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Indoor vs. Outdoor cats

(42 Posts)
goodbyemog Thu 28-May-20 17:21:27

We lost our beloved cat at age 8 this week and I'm just bereft. She had always had access to the outdoors via a cat flap. We moved recently out of London and the fast country roads proved too much for her. Have you had an outdoor cat die of natural causes? I'm beginning to wonder if I should try and keep our remaining cat inside. But would it be kind? Are they better off living a fuller life outside?

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Fluffycloudland77 Thu 28-May-20 19:34:37

I’m sorry you lost him like that, 8 is no age.

I think cat proof garden is the way to go, or an enclosures if your gardens huge.

I lost mine on the road too after moving here because it was so safe. I know how much it hurts to lose them that way.

It very slowly gets easier to live with. For a long time it feels like it won’t.

goodbyemog Thu 28-May-20 19:39:27

Our garden is too big to be cat proofed. Maybe an enclosure? But the kids are forever running in and out. I'm not sure how it would work but I want to try something.

OP’s posts: |
goodbyemog Thu 28-May-20 19:40:22

Taken last night. 😔

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Allergictoironing Thu 28-May-20 19:40:27

You will find some people coming on here and saying no cat should ever be kept indoors, they should all be let to roam as they wish. Then you will get some who think that letting them roam is just asking for an early death (that tends to be the view in many countries such as the USA and Australia).

However it very much depends on the individual cat imo, and how it's been brought up. I have 2 indoor only cats, it was one of the conditions of adoption from the rescue as the fear was that as they had spent the first year of their lives feral, they may turn feral again if let out. We have since discovered that Boycat is possibly not all there, and would probably not cope anyway!

In your case however, your remaining cat has learned about life outdoors and presumably enjoys it, so it may well be unhappy if kept in the house 24/7. If at all possible, probably the best compromise in your case is see if the garden can be cat proofed, or maybe a giant "catio" built that encompasses part of the garden?

You should also consider only letting him/her out during the day, as there's more chance of being hit by a car at night.

Allergictoironing Thu 28-May-20 19:43:23

Ah XPost.

You could still do the giant Catio thing, maybe not attached to the door the children use? ISTR a Jackson Galaxy episode where the owners put a cat flap in a window and built a boxed walkway into their outdoor enclosure?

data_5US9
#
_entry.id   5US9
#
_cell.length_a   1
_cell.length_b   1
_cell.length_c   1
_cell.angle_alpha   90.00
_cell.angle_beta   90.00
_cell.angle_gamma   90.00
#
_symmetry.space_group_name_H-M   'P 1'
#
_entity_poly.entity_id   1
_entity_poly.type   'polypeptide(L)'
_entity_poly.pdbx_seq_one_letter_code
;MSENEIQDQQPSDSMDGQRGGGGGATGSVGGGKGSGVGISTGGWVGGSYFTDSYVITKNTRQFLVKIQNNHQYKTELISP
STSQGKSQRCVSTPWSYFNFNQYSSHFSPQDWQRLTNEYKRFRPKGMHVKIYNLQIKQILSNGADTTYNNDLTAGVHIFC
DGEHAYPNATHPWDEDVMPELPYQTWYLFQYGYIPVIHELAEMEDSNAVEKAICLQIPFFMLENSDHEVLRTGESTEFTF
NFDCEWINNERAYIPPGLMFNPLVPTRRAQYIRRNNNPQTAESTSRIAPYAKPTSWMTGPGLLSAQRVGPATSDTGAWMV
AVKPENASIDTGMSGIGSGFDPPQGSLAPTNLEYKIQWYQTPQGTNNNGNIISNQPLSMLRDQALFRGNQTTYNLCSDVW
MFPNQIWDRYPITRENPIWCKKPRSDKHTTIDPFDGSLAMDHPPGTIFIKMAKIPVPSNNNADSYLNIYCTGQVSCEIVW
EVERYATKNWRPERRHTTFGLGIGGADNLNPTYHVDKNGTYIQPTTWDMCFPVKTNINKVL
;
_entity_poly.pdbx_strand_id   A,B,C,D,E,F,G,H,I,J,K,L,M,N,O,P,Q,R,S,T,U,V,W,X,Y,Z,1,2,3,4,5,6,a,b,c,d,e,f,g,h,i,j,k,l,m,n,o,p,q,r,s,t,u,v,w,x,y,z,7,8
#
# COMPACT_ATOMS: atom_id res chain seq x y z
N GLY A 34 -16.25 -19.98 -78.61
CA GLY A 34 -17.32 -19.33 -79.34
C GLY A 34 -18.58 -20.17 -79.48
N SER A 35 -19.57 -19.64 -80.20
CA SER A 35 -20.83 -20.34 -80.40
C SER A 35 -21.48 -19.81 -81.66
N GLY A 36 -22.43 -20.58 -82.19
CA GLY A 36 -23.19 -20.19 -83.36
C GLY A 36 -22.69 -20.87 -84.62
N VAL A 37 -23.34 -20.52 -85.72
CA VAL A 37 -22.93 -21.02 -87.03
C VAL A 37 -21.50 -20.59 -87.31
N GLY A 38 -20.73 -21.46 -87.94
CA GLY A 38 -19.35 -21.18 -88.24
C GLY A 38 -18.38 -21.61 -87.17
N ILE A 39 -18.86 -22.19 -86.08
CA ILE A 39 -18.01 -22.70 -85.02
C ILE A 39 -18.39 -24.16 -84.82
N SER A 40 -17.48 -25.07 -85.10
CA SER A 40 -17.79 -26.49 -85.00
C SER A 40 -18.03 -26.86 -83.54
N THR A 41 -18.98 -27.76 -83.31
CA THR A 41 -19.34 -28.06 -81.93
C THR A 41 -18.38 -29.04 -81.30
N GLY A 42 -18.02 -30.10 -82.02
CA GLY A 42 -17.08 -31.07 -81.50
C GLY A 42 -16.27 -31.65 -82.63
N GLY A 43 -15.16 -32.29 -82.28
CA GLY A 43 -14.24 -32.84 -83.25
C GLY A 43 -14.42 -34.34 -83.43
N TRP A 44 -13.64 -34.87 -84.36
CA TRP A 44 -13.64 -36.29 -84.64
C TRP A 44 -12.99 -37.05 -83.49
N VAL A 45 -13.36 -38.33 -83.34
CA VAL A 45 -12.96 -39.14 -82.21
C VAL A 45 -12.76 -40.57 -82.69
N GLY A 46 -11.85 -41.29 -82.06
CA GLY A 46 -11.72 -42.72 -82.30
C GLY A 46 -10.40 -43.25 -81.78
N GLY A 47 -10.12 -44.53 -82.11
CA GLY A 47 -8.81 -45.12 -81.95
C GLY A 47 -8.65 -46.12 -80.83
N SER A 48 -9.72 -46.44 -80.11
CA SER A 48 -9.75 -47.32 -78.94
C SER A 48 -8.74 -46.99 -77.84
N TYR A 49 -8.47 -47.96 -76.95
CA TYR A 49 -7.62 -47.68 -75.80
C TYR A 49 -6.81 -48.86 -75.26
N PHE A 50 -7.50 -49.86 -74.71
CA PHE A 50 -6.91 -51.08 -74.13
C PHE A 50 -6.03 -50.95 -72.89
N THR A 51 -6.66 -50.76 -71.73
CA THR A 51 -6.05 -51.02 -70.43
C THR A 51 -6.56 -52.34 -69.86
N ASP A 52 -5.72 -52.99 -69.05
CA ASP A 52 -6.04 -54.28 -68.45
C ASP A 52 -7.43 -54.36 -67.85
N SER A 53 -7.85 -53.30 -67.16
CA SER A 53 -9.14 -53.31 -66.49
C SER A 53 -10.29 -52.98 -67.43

goodbyemog Thu 28-May-20 19:43:31

We did keep them in at night. She was killed in broad daylight at 3pm. Somehow that makes it harder? In all other directions is open countryside. I just thought she would be deterred by the sound of the road. She did fine for 7 years in London but I suppose the traffic was much slower.

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goodbyemog Thu 28-May-20 19:45:28

The cat flap in the window leading to the catio sounds interesting. The way our house is we won't be able to even open a window. Even from upstairs he gets on the roof and then down the wisteria or fence. Maybe it's just not practical. The whole thing has made me hate this house.

OP’s posts: |
TippingTulips Thu 28-May-20 19:57:11

If the other cat is used to going outside, then it's likely that that cat will get distressed of you stop it going out, so I'd say let that one continue.

Then, if you ever decide to get cats again post the remaining cat, I'd recommend getting a pair of kittens to raise as house cats. That way they won't be bored as they'll have each other, and they'll have a longer expected lifespan (an average outdoor cat lives 2-5 years). Worked well for us.

Sending hugs, losing a cat is awful flowers

Allergictoironing Thu 28-May-20 20:46:26

The way our house is we won't be able to even open a window.

For window opening, I use Flat Cats, lets in breezes, keeps most insects out & keeps cats IN.

Fluffycloudland77 Thu 28-May-20 21:05:29

She’s beautiful, what breed is she?. Country lanes can be more dangerous, especially now electric cars are around. The locals always drive so fast as well.

I was going to say flat cats as well for the windows, added bonus of keeping out moths.

Humans are very creative and you’ll be able to find a solution. Where’s there’s a will there’s a way & you have the incentive.

Dog enclosures might be a cheaper option and you can buy them online. Don’t forget flaps can go through walls too.

Cattery pens aren’t complicated in their construction & you can paint them to match the house, put pots of catnip in there, hammocks, scratch posts, raised beds of turf, bird feeder right by the pen.

Cheesypea Thu 28-May-20 21:14:16

Our lovely cat was killed (possibly by young foxes) last week. He was a free sprit was a stray and neutered late. Keeping him inside just wasnt an option. I really dont know opflowers

goodbyemog Thu 28-May-20 21:15:42

The flat cat solution is ace - thank you. Realistically I'm trying to figure out how on Earth I'm going to make it work but I have to do something. I just can't lose the other one. We live in a relatively big house in the countryside with double doors that lead off the play room/dining room/kitchen. In the summer all those doors are generally open because we have 4 kids, 2 of which are under 6 that come and go all day in the garden. Realistically I'd have to confine him to one room with the door shut. And is that really fair on him? I just don't know.